Biogeography 2

Soil Organic Carbon
Carbon part of the soil’s organic matter which also includes Ca, N, and other important elements
Soil’s organic matter provides nutrients, binds particles together, and enhances water retention
Residence Time
Describes the average time a molecule will spend in a specific reservoir within a biogeochemical cycle
Carbon in the atmosphere
Carbon dioxide (five years) and methane (ten years)
Methane is released by wetlands, cows, and termites
Carbon in the ocean
Dissolved inorganic carbon used by phytoplankton
Huge carbon sink
Photosynthesis provides 1/2 world’s oxygen
Carbon in the lithosphere
Lithosphere has a residence time of millions of years
Stored in limestone and kerogens (fossilized organic material)
Nitrogen fixation
Describes the natural and synthetic processes that convert nitrogen in the atmosphere into ammonia
Lightning and Legumes
Law of the Minimum
Growth is controlled by the scarcest resource (limiting factor) not the total amount of resources available
Nitrogen in Fertilizer
Created green revolution, synthetic nitrogen supports 1/3 population
Harmful Effects of Nitrogen
Transported down rivers to common location, causes algal blooms
Hypoxia and Dead Zone
Hypoxia is low oxygen conditions, dead zone is hypoxic area that can’t support life
Phosphorous in lithosphere
Phosphorite is main source, produces phosphate
Recycling of Phosphorous
P used 46 times terrestrially, and 800 times by marine life, then sinks to bottom and rejoins lithosphere
Superphosphorus
Crushed rocks combined with sulphuric acid to produce phosphoric acid
Human production of P
Doubles P production
Devil’s Element
Creates an explosive, superphosphorus creates radioactive waste (phosphogympsum)
Wicked Problem
Difficult problem to solve because of contradictory goals
Species
Groups of actually or potentially interbreeding natural populations which are reproductively isolated from other such groups
o “…actually or potentially interbreeding…” means that the offspring of the species need to be able to produce their own offspring
o “…reproductively isolated…” means that even if interbreeding produces fertile offspring, if they live in separate habitats they’re separate species (lions, tigers, and ligers)
o Range or Distribution of species refers to the geographical area where that species can be found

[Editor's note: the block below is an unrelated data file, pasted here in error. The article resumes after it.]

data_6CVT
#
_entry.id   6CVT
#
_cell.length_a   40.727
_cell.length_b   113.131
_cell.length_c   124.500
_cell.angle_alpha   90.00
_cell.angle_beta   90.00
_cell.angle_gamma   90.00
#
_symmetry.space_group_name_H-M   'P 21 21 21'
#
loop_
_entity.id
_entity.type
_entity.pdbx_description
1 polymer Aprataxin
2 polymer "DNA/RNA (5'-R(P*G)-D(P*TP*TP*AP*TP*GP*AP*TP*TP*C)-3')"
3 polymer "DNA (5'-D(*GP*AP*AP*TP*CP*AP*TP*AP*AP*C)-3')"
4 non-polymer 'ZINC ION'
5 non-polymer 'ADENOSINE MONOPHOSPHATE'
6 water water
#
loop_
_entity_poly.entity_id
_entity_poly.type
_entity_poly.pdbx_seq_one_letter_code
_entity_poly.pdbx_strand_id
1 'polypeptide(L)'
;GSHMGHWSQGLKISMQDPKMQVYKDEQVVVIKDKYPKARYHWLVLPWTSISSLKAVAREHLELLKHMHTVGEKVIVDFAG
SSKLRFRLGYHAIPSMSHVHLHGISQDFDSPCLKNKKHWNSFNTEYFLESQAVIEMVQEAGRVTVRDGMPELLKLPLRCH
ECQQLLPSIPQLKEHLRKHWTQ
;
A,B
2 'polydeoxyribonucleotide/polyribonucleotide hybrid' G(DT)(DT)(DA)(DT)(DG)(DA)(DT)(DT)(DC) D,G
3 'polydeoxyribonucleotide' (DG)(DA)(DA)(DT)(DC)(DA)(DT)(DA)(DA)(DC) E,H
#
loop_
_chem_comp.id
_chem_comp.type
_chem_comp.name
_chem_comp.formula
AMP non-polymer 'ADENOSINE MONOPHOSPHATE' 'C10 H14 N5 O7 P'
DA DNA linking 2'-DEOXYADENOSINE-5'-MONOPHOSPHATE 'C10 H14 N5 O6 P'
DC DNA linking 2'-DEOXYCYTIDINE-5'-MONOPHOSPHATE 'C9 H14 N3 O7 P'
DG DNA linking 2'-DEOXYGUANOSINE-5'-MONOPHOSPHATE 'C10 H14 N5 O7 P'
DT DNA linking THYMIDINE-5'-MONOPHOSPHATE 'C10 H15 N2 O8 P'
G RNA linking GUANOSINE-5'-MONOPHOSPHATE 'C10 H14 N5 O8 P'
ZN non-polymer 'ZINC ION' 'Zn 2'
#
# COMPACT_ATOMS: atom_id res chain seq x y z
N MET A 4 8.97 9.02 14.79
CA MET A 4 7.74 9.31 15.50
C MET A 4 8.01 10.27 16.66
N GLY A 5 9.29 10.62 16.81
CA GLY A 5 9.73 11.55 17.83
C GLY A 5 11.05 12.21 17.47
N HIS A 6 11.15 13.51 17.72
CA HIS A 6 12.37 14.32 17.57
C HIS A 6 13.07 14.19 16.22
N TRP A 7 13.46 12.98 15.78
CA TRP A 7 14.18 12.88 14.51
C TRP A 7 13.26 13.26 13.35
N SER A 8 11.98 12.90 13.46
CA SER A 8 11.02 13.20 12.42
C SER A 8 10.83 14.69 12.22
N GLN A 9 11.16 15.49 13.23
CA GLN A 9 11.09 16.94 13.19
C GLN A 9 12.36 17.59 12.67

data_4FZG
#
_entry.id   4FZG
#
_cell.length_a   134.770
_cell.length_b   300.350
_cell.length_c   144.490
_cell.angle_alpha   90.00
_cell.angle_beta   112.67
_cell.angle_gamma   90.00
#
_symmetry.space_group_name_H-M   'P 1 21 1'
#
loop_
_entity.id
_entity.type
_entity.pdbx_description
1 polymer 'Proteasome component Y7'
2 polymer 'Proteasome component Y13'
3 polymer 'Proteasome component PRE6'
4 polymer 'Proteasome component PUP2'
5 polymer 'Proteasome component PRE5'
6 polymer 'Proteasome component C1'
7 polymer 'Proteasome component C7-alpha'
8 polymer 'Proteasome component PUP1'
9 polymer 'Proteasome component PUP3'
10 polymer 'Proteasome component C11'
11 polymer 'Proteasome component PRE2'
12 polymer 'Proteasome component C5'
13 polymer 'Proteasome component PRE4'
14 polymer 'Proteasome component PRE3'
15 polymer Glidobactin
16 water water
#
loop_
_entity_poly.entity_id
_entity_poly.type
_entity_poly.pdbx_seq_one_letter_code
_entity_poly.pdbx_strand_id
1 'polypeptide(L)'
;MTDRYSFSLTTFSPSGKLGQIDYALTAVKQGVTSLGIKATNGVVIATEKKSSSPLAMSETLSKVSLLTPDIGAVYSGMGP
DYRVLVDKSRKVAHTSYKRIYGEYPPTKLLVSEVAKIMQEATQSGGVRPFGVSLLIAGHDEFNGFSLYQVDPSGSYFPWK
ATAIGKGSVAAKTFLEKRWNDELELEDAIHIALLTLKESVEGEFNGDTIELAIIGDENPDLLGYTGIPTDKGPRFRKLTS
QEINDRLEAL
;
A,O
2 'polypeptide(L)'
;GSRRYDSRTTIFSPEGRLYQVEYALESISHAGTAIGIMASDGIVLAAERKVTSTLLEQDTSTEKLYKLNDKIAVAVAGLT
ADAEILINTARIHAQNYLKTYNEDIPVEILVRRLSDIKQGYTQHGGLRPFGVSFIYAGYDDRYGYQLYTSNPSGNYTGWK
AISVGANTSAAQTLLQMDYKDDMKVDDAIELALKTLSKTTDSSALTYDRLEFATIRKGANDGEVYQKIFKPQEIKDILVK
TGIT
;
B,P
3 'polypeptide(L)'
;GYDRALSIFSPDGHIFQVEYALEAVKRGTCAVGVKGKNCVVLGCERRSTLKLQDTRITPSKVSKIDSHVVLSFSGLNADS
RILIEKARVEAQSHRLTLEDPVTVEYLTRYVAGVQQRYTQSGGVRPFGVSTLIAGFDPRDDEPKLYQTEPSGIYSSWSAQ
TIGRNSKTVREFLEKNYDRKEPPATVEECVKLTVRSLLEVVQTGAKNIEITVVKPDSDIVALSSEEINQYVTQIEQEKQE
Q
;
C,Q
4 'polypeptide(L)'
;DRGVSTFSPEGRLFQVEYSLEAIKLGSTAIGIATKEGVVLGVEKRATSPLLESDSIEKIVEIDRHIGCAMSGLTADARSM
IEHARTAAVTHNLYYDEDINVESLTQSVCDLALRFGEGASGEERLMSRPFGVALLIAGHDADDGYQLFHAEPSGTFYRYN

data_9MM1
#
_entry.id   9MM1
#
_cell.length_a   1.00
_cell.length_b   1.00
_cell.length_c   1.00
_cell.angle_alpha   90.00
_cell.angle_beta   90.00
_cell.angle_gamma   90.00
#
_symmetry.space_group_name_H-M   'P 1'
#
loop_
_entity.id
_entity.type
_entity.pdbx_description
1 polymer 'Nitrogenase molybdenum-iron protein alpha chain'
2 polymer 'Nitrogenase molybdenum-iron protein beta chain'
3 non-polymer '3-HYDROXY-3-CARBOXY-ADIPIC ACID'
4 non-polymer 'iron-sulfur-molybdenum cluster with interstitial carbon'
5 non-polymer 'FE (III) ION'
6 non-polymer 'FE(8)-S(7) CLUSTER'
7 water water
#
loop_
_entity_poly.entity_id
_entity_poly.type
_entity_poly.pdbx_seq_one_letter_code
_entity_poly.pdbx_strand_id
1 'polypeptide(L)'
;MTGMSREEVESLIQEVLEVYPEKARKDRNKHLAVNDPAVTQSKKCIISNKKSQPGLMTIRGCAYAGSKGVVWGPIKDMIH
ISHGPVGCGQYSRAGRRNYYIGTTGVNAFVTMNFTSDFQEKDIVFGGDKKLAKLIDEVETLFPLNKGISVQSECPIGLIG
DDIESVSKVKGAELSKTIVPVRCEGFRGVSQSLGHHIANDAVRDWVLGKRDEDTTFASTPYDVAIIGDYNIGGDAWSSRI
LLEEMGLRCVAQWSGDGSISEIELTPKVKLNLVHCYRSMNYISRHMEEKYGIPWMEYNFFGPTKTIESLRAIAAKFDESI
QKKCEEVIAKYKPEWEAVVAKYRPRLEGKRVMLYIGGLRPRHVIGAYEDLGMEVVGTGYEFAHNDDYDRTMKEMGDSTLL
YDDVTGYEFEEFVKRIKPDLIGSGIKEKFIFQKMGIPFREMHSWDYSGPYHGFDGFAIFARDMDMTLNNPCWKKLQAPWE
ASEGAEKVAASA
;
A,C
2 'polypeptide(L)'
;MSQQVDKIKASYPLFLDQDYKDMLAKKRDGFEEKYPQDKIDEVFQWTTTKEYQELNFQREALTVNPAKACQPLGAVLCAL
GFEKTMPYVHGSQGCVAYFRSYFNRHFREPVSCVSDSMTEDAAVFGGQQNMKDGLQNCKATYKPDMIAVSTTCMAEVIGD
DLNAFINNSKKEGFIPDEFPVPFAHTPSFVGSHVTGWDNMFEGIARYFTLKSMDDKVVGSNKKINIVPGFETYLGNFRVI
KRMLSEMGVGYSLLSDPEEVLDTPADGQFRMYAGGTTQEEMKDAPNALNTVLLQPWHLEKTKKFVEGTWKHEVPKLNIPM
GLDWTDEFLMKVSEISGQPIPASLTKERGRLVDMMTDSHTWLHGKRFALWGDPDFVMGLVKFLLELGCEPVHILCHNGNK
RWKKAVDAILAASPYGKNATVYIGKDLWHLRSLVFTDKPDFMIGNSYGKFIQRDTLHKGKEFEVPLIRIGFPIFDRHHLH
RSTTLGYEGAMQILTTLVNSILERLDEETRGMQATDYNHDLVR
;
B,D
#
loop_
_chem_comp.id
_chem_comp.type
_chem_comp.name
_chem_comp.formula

Domestication
Domesticated animals have had their behavior, life cycle, or physiology altered by being under human control for many generations
Happens through selective breeding
Silver Foxes
Soviet scientists picked friendliest foxes to breed (about 1% were picked to breed)
After about 50 generations foxes were very dog-like (friendly, floppy ears, shorter legs and tail, spotted coats, and barking)
Range/Distribution
Geographical area where that species can be found
Population/Population Density
Population: All the organisms of the same species who live in the same geographical area
Pop. Density: Number of individuals within a certain area
Environmental Tolerance Diagram
Population density v some limiting factor
Zone of Optimum: Region in the center
Zone of Stress: Towards the sides
Zone of Intolerance: Species can’t live in this environment
Generalist v Specialist
Generalist can live in a variety of environments (wide population distribution)
Specialist can live in a limited range of environments (narrow population distribution)
Fundamental v Realized Niche
Fundamental: Complete range of environments without competition or predation
Realized: Accounts for predation and competition (smaller than fundamental)
Niche
A role or function a species inhabits in an ecosystem
Stenophagous
Organisms eat a restricted variety of food
Focus on the best food and have limited competition, but may have difficulty finding food
Europhagous
Organisms consume several different organisms
Usually large animals